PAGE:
Bud Bursting Moon
In this bud bursting moon…the surge of life’s juiciness creates the renewal of green which shimmers in its first bornness. It has always been my favored time of year as I walk and spy the tiniest shoots and buds. I watch either their slow swelling or sometimes leap out of the soil. It is a birthing moment. Yet, this moment in time is not only a turn of the seasons. There is something else being birthed.
This virus, ostensibly originating with a bat, forces us to consider the twilight, the nocturnal, the
cavernous depths of ourselves and our societies. There are stirrings in this twilight as we wait. These stirrings, arriving through dreams, meditation and deep reflection, can lead us to the consciousness needed for a new way of being, that is wanting to be birthed.
For one hundred years now, scholars suggest we are going through a Reality Revolution based on the findings of New Science converging with other disciplines such as biology and ecology. Our ideas of what comprises the universe and how the Earth functions is changing. Many scholars are working to relink our knowledge across disciplines, transdisciplinarity, to correct the sundering of human knowledge into so many silos and fragments of specialization. Fragmentation has robbed us of the wisdom we need to face the issues that modern society has created. It is clear much has also been suppressed in modernity, requiring a significant time of reorientation and rebalancing.
The COVID-19 pandemic—with uncertainty, invisibility, and an unprecedented complete shutdown as a global response—has made many realities evident. The hoarding was not random. Underneath our daily rat race, we know there are vulnerabilities in our food, health, energy and economic systems. After toilet paper has been furious seed buying, as people intend to grow their own food. Our system
has existed on the knife’s edge for too long already. Even after the oil crisis in the 70s, neoliberal economic forces asserted themselves in pursuit of economic efficiencies, continuing to render areas that were self-sufficient dependent on global trade. Indeed, this has been the goal of economic globalization for the last 50 years, all nations exporting what they do best on a large scale and importing according to their needs.
The vulnerabilities are clear…this flow of trade can easily be stopped for any number of reasons, legal, peaceful or not. Not only borders, but money separates us from our basic needs. Most people live off wages and salaries…we no longer grow, harvest, gather or make what we need. In fact, we have lost most of the skills for meeting our own needs. As a largely urban species now, we are separated from land and sustenance. Not only growing food, but forests where we used to forage foodstuffs, medicines as well as seek solace and restoration have been cleared for subdivisions. Humans have taken over so many ecosystems. The animals, fish and plants that provided for human needs are now shrinking. It seems to be a historic tendency of humans to outstrip their homes, but now we are doing it on a global basis, with no where else to move.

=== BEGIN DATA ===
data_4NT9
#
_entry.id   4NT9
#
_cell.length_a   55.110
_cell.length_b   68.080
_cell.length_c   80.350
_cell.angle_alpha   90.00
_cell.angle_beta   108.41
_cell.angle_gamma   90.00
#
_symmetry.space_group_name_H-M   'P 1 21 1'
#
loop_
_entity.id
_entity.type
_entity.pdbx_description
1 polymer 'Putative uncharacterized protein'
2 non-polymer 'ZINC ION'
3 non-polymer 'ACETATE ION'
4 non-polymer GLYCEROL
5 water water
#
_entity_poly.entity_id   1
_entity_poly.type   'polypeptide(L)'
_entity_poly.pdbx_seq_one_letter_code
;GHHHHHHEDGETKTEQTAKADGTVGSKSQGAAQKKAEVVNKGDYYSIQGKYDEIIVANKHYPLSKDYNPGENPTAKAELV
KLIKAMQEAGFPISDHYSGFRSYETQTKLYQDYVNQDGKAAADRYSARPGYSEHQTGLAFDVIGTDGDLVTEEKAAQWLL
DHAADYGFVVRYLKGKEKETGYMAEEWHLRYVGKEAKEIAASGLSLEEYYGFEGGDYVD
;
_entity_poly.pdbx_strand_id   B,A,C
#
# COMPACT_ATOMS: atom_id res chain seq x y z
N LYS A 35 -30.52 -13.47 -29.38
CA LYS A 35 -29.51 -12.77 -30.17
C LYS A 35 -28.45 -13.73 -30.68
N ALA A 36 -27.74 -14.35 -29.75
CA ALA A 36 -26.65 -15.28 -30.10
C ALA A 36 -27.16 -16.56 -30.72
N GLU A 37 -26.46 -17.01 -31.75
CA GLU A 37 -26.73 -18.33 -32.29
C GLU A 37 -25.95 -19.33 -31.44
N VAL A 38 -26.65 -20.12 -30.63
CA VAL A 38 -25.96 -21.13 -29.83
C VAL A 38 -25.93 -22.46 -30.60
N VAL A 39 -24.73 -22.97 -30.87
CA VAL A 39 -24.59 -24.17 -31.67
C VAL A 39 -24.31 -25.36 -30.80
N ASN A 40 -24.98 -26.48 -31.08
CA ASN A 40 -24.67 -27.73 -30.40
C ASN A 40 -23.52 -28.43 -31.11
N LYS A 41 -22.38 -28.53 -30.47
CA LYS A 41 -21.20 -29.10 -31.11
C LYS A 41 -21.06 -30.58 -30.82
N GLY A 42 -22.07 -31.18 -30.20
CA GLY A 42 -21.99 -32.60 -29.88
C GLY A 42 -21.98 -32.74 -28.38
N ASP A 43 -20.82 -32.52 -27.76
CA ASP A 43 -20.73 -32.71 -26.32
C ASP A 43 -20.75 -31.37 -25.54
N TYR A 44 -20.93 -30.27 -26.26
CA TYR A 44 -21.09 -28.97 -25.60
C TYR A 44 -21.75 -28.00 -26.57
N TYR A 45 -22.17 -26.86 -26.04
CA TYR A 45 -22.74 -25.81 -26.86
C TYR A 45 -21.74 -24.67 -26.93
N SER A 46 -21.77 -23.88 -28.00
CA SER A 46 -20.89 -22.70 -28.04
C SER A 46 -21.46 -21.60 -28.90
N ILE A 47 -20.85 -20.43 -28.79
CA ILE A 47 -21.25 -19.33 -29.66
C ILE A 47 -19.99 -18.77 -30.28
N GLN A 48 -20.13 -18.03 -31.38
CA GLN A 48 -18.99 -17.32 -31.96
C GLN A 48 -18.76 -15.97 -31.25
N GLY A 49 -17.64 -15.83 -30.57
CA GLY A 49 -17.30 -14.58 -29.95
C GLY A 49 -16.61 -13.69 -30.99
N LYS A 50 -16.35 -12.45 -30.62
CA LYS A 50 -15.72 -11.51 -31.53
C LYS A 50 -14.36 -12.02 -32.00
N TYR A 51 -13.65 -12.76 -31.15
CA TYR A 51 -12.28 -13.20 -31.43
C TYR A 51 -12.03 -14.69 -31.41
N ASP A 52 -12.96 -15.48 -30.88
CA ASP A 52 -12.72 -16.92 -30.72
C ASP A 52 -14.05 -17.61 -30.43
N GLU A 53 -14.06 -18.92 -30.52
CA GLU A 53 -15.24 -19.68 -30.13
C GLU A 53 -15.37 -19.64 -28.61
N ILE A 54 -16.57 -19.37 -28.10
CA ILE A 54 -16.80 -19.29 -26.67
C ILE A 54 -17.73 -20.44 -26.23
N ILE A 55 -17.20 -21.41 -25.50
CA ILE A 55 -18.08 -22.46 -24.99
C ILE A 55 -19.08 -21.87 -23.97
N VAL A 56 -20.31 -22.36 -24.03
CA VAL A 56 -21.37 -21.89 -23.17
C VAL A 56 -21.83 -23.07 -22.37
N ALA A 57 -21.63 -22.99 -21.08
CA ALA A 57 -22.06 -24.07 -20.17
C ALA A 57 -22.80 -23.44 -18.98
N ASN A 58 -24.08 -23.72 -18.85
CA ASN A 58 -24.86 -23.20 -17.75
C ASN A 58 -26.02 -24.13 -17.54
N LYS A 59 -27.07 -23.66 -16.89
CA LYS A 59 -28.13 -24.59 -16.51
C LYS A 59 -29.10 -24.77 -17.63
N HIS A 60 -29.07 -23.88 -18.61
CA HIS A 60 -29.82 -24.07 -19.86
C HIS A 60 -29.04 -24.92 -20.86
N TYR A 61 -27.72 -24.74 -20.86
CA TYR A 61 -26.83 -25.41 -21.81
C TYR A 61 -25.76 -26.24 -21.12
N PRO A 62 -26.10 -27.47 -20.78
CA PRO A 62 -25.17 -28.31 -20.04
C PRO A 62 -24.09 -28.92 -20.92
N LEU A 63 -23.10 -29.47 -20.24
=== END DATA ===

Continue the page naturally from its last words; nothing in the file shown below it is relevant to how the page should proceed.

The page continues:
All of this in the upkeep of a life “style” that does not honour basic relations that keep us alive. Now, a “plague” is hunting us. It is one sign of how out of balance we are with the Earth. Ironically, the virus has shutdown things that activists could not.
We do not suffer alone
The wilderness rejects no one and nothing. Linda Spaner Dayan Frimer
The virus has shown us some truths that we have ignored. We believe that as individuals we are autonomous and self-reliant. No forest is comprised of autonomous loners; a forest is a community. And we have remembered that we are too, as new buds of community. We stay connected virtually through music, funny memes and cartoons, pot banging in thanks, banners hung on houses, errands for each other, neighbourly sharing of household amenities, and burning evening candles for the spirit journeys of who have died. We encourage each other - “together will we make it through this”. The voluntarism has soared: making masks, cooking meals, shopping for groceries, reworking production to meet needs, and donating assistance all free of charge. There is an honesty and clarity that has emerged as we relearn how community relations work. While many things may start to return to “normal”, we have had a taste of a different kind of pace and the beauty of connectedness. We understand how dear our loved ones are even in constant confines, and what we need to attend to as priorities.
There has been much pain though: health care staff put their own lives on the line; essential workers ensure the basics for the rest of us, again risking their health. There has been heartrending death…of elders, those with medical conditions, health care workers, those confined in homes with violence, or in prisons, and the homeless consigned to even more degradation. We must honour those we are losing and work hard to remedy these gaps in a caring society.
In birthing moments, there is pain…and there will be many faces of this pain over the coming years. So, as Earth Day turns 50, we are finally on the cusp of significant change - which we can either resist to preserve ‘what is’ or birth this moment into meaningful change.
This April and early May, talk a walk through a wild forest or wilderness. Walk slowly, meditatively. See it anew. Examine what beings exist there, as a community. Can you explore what they do for each other? What exists at different forest levels and in different locations? Have a sit for half an hour. This gives time for the forest beings to adjust to your presence and for their presence to touch you. What life emerges as you quieten? Can you feel the spirit of this place? What messages might you receive that can teach us? Ask. Listen. You will hear what needs to be heard. Leave a small token of appreciation.